A new report indicating the CTA, Metra and Pace face $36 billion in capital demands over the next decade is a “red flag” that the region needs to “catch up,” RTA chairman Kirk Dillard said Thursday.

Two RTA board members questioned if the latest assessment from the RTA was realistic given that it considers a train over 25 years old to be “beyond its useful life” and part of the “backlog” of  “deferred maintenance.’’

Because some Metra trains are 50 years old, the report “is somewhat painting a picture worse than it is,” RTA board member Blake Hobson of McHenry County said during a monthly RTA meeting Thursday.

Board member William Coulson of suburban Cook County tended to agree, saying a 25-year cutoff seemed “arbitrary.”

However, RTA chief financial officer Bea Reyna-Hickey said the 25 years is an “industry” and “peer” standard and the RTA needs “a starting point” to identify and prioritize the region’s capital transit needs.

Over the next 10 years, the Chicago area faces $16.6 billion in normal transit maintenance, replacement and rehab plus $19.5 billion in “deferred” capital needs, a new RTA condition assessment report indicated Thursday. Together, that totals $36 billion.

Spread out annually, that means the system will need $1.66 billion a year over the next 10 years just to maintain what it has and keep the current “deferred” backlog from growing.

However, the RTA estimated the region’s state and federal transit funds will be half of what’s needed over the next 20 years to ensure the “deferred” backlog does not grow.
Dillard Thursday instructed staff to put together a task force of RTA, CTA, Metra and Pace representatives to strategize on how to prioritize, finance and sell capital transit needs to lawmakers.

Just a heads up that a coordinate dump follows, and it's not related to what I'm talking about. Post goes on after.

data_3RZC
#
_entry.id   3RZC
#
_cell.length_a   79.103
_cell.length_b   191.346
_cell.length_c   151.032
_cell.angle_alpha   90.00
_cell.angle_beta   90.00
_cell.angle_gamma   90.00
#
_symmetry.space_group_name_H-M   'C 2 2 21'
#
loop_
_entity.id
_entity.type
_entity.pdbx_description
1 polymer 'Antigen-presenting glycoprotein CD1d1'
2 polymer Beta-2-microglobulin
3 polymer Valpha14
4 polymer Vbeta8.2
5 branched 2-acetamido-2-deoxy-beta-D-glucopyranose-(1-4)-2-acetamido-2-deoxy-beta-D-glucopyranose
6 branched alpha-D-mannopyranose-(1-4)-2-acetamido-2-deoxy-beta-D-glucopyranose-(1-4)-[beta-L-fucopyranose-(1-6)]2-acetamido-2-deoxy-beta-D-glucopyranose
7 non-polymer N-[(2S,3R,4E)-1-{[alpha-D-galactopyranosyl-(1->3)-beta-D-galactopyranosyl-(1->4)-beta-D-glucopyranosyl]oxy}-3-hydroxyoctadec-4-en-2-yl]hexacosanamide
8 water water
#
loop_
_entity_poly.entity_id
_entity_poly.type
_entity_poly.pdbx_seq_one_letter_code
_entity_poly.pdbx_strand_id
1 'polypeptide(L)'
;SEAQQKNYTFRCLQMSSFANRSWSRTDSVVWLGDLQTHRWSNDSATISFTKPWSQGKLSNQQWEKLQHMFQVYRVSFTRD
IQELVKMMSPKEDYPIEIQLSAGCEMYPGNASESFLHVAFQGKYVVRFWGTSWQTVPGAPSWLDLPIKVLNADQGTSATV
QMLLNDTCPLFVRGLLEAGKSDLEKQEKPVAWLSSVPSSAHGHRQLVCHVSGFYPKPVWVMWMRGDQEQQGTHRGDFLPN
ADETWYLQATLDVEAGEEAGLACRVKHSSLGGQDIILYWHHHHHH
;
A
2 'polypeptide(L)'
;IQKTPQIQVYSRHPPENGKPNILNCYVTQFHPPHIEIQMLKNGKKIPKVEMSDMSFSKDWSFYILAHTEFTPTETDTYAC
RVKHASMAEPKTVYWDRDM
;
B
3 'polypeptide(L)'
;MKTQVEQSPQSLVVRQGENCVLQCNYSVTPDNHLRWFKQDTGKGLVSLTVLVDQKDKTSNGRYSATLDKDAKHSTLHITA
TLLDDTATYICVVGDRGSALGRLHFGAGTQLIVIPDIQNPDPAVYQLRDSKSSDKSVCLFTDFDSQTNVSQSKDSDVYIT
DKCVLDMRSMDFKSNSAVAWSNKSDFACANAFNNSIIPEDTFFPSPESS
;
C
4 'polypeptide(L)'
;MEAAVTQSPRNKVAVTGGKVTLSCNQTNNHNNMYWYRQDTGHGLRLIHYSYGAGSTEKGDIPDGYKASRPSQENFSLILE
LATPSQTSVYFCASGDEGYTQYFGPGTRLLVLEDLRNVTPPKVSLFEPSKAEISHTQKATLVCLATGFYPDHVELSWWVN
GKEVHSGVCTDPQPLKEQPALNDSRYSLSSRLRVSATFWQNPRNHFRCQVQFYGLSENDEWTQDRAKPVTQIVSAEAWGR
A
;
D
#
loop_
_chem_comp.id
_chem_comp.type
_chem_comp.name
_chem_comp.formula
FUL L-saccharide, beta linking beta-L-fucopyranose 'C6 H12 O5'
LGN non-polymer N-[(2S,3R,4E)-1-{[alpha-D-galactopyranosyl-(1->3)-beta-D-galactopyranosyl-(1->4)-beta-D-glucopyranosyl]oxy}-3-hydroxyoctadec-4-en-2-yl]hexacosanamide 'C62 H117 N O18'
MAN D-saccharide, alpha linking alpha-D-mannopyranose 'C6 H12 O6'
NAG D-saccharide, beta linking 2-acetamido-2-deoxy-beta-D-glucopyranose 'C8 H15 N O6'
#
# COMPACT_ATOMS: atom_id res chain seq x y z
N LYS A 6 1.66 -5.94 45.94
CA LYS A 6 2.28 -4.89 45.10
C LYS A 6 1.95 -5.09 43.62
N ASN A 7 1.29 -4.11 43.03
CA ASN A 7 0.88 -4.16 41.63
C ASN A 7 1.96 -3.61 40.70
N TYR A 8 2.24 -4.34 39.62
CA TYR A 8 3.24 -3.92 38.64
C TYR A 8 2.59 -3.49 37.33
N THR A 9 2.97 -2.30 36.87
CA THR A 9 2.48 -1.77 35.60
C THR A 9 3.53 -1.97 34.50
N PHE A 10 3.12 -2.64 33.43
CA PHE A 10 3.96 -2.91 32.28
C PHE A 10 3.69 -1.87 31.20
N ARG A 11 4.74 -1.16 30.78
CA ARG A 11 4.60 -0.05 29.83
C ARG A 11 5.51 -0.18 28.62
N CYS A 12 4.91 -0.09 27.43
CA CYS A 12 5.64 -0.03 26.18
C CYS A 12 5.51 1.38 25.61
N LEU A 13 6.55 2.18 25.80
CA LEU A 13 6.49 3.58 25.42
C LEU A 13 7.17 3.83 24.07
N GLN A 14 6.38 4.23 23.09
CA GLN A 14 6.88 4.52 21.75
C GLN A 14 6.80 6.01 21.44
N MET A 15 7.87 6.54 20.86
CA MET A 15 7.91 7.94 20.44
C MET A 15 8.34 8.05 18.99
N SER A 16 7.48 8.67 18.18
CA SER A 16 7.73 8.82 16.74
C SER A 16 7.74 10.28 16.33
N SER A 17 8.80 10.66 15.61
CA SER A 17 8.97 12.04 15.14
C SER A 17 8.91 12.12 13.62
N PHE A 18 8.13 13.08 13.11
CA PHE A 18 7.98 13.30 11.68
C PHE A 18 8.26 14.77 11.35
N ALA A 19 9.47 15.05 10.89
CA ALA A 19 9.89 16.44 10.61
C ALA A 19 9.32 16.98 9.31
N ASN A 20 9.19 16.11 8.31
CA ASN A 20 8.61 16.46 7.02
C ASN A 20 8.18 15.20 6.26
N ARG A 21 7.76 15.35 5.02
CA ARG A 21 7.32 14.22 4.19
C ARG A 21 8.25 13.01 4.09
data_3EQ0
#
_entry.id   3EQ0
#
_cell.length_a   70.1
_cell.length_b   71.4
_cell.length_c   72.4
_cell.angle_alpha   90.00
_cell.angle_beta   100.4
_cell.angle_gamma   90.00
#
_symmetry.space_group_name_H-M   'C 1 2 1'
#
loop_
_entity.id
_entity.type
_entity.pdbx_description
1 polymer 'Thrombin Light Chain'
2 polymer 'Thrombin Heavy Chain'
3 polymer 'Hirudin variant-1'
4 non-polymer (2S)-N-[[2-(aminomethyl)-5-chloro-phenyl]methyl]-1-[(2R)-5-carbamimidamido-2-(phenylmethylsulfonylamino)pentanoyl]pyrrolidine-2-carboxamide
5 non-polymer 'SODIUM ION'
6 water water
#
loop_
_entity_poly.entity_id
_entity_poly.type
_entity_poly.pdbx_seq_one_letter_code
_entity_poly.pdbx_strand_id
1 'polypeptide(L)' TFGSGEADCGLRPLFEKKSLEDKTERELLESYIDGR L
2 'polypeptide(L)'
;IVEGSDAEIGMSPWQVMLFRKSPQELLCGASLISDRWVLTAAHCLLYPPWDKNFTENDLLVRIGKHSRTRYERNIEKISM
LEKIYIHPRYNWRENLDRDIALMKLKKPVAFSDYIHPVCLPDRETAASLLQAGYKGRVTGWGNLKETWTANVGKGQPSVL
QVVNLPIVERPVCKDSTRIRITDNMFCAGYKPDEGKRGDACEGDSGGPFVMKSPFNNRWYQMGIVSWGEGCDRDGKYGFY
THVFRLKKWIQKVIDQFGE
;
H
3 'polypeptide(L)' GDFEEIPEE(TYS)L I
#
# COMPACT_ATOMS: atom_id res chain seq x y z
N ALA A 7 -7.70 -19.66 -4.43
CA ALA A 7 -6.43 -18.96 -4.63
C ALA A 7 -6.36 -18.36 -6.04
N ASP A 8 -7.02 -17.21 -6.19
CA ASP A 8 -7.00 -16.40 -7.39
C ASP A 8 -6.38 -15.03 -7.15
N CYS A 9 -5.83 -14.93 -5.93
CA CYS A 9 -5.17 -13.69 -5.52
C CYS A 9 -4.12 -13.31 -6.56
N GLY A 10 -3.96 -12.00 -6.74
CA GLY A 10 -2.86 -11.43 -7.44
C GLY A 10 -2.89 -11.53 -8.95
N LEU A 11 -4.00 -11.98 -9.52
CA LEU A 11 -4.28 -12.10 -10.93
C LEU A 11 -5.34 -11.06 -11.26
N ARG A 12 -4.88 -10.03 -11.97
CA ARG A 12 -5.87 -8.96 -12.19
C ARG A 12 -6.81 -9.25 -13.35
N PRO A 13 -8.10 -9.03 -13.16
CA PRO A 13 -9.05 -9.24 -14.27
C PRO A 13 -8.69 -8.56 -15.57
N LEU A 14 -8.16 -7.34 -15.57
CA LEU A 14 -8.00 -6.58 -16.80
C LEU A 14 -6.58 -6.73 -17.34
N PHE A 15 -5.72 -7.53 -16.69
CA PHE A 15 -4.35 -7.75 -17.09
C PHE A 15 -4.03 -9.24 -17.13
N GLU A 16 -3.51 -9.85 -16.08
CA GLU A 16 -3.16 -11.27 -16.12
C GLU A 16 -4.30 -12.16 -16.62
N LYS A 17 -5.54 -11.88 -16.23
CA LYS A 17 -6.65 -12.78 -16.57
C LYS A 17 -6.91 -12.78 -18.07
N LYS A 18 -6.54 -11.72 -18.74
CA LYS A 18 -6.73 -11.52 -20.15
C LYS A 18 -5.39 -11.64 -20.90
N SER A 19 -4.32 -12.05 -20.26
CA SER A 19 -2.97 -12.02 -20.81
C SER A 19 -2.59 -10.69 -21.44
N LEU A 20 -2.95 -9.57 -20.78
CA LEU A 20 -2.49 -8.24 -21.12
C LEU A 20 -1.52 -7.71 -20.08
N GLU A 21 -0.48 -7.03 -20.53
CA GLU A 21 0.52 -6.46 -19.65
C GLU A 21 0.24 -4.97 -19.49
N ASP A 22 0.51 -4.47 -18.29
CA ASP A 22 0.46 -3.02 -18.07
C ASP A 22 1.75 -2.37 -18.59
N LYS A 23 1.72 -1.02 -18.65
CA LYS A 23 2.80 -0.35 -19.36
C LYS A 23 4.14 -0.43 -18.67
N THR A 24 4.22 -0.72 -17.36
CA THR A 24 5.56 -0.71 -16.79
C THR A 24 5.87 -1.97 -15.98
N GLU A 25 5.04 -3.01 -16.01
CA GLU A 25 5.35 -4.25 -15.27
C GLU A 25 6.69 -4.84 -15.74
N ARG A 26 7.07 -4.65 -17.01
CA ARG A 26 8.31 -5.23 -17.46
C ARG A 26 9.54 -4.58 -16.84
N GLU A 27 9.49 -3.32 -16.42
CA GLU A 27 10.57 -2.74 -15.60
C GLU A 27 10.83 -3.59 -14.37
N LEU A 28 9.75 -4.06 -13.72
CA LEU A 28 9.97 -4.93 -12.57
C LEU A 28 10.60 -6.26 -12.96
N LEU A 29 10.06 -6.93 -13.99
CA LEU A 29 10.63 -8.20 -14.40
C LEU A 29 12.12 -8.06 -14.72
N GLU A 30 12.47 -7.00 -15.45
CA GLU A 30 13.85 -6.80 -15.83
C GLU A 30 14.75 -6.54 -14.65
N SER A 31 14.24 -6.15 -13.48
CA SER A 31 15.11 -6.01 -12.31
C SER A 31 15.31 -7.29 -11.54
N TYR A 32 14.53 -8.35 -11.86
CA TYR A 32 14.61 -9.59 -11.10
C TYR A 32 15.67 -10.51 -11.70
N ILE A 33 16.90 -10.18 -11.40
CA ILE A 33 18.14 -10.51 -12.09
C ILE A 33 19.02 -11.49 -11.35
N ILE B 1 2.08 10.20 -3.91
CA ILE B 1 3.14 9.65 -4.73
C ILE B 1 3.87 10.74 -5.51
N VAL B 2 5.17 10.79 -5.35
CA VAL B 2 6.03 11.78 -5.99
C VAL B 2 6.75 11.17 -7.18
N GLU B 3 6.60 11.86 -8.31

The task force will “come up with a message about our collective needs,’’ Dillard said.

Even if the numbers are slightly off, the demands are still huge, Dillard told reporters afterward.

“Whether it’s $36 billion or $25 billion, it’s a red flag that you are way behind and you have to do something to catch up,” Dillard said. The longer repairs are put off, the more costly to operate and less reliable rolling stock becomes, RTA officials noted.

Dillard said more people are working in downtown Chicago than at any point in 20 years. Plus, millennials seem to be gravitating toward using public transit over driving.

The new governor, Bruce Rauner, and legislative leaders need to be convinced that “mass transit leads to job creation,” Dillard said.

“If you want a world-class city you have to have world class infrastructure,” said Dillard, co-chair of Rauner’s infrastructure transition committee.

The RTA’s capital asset condition report found that 43 percent of the CTA’s assets and 40 percent of Metra’s assets are in either “worn” or “marginal” condition. However, Reyna-Hickey said, that doesn’t mean they are “unsafe” because such assets are still “operational.”

When Pace buses are folded in, 30 percent of the region’s assets have exceeded their useful life. That’s the third-highest percent among peers — behind Dallas, at 41 percent, and New York, at 31 percent, the report found.

However, the Chicago area is tops in squeezing the most out of its equipment. It gets the most miles between major mechanical failures among nine peers, the report found.